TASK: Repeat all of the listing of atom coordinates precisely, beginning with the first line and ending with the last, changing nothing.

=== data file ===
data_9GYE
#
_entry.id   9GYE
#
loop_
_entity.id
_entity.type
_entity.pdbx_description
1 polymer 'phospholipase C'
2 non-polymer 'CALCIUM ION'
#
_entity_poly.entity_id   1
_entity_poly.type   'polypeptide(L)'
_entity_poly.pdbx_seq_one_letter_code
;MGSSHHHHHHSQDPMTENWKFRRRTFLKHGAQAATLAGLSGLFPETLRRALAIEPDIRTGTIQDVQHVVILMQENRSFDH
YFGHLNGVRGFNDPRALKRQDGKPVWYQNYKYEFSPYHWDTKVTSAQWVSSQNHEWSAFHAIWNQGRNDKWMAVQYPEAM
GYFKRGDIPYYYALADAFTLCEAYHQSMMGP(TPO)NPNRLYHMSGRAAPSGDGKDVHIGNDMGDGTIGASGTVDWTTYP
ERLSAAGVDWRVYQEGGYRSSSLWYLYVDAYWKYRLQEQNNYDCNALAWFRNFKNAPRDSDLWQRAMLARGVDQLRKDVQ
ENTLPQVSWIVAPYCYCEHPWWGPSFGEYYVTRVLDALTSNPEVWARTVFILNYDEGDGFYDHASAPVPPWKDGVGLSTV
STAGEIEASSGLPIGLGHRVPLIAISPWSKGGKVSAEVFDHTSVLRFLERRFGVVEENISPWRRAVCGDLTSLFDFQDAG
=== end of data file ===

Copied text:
data_9GYE
#
_entry.id   9GYE
#
loop_
_entity.id
_entity.type
_entity.pdbx_description
1 polymer 'phospholipase C'
2 non-polymer 'CALCIUM ION'
#
_entity_poly.entity_id   1
_entity_poly.type   'polypeptide(L)'
_entity_poly.pdbx_seq_one_letter_code
;MGSSHHHHHHSQDPMTENWKFRRRTFLKHGAQAATLAGLSGLFPETLRRALAIEPDIRTGTIQDVQHVVILMQENRSFDH
YFGHLNGVRGFNDPRALKRQDGKPVWYQNYKYEFSPYHWDTKVTSAQWVSSQNHEWSAFHAIWNQGRNDKWMAVQYPEAM
GYFKRGDIPYYYALADAFTLCEAYHQSMMGP(TPO)NPNRLYHMSGRAAPSGDGKDVHIGNDMGDGTIGASGTVDWTTYP
ERLSAAGVDWRVYQEGGYRSSSLWYLYVDAYWKYRLQEQNNYDCNALAWFRNFKNAPRDSDLWQRAMLARGVDQLRKDVQ
ENTLPQVSWIVAPYCYCEHPWWGPSFGEYYVTRVLDALTSNPEVWARTVFILNYDEGDGFYDHASAPVPPWKDGVGLSTV
STAGEIEASSGLPIGLGHRVPLIAISPWSKGGKVSAEVFDHTSVLRFLERRFGVVEENISPWRRAVCGDLTSLFDFQDAG